Posted by: drewdice | July 20, 2011

Equipped to fail?

Research shows that over 70% of initiatives fail – fail to achieve intended outcomes. We have discussed various frameworks and elements that can have massive impact on shifting this alarming rate of failure.

In addition to these elements, organizations also need to think through the critical barriers that prevent consistent, high performance of those who are responsible for executing the work.

I have a belief that people really do want to do a ‘good job’. People want to progress; people are motivated by achievement; internal drive is fueled by the knowledge that one is contributing in a significant way – to a thing, a cause, a client, a goal….so, why aren’t more people and more organizations consistently performing better?

One place to look is at a Performance Chain. Think of it like this:

People are equipped:To perform tasks:That produce outcomes:That achieve goals

When looked at linearly, from left to right, the chain seems logical.

The challenge is that most companies spend so much time on the far left – equipping and training – concentrating on skill and knowledge, but studies show that skill and knowledge only account for 11% of the barriers to achieving success – over 70% of the barriers lie in elements including information gaps (right information, at the right time, to the right people), organizational barriers (unintended barriers, put in place by company structure, process, communication chains), and incentives (not properly incenting what the company truly needs, and incenting what is actually undesirable).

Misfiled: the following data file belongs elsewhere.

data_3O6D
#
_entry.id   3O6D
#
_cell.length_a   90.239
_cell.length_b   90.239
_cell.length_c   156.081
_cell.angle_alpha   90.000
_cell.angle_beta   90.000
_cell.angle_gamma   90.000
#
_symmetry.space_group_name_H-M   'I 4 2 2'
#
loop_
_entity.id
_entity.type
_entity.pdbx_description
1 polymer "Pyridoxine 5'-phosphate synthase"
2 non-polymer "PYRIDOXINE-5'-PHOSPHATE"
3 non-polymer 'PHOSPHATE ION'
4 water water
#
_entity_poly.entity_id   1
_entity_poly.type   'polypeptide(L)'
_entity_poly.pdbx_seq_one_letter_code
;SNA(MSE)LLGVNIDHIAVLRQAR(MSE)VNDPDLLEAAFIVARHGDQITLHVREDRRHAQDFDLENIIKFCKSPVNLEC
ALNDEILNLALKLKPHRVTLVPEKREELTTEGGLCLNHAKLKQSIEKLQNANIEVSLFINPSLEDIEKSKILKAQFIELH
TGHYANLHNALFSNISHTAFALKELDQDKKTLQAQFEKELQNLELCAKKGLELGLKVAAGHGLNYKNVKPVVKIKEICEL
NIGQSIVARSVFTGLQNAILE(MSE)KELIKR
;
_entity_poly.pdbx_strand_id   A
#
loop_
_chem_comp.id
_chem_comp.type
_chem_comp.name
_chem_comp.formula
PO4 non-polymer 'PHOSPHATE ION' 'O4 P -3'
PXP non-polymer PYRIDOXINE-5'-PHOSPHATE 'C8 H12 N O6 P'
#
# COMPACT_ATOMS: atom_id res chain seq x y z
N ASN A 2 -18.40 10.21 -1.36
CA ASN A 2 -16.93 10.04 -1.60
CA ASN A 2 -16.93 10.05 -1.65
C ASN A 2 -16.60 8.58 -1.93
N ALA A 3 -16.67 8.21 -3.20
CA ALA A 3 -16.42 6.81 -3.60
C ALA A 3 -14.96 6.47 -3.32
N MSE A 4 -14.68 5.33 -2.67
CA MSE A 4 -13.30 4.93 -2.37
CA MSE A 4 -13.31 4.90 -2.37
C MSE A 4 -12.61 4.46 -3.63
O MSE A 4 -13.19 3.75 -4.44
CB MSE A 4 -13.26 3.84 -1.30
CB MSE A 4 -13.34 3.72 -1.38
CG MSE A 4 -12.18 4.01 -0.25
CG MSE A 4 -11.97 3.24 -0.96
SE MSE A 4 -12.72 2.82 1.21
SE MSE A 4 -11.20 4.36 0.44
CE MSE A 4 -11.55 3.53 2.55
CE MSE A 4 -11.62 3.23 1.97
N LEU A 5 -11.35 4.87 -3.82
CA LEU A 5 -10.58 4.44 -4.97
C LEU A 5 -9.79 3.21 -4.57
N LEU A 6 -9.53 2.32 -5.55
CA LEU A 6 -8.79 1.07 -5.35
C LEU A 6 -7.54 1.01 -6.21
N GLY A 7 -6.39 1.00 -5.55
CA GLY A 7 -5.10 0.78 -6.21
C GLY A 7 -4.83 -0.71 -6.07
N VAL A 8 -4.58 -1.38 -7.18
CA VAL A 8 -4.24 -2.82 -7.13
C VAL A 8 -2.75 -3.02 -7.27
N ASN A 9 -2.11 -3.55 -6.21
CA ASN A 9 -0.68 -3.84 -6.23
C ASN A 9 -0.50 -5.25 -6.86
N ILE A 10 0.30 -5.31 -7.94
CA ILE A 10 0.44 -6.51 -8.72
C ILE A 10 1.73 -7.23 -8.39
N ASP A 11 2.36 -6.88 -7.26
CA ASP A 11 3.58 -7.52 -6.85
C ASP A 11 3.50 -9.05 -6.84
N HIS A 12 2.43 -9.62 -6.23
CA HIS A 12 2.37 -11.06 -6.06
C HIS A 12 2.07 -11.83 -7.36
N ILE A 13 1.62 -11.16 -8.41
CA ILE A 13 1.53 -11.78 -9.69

To do it better- to do it right, I’d offer a different approach – based on analysis first, and working backwards:

Define success:Identify Outcomes of Value that need to be produced by specific roles (what they DO; what they PRODUCE – nouns):Analyze the tasks associated with producing the outcomes:identify the influencers that can more conistently enable high performance.

In working from right to left, organizations will gain more clarity on what really matters and what type(s) of equipping will really enable high performance, instead of heaping more training on top of what already isn’t working.

What is the potential payoff?

– More productive and effective workforce
– Delighted customers who are advocates for your business
– Retain top talent
– Improve profitability

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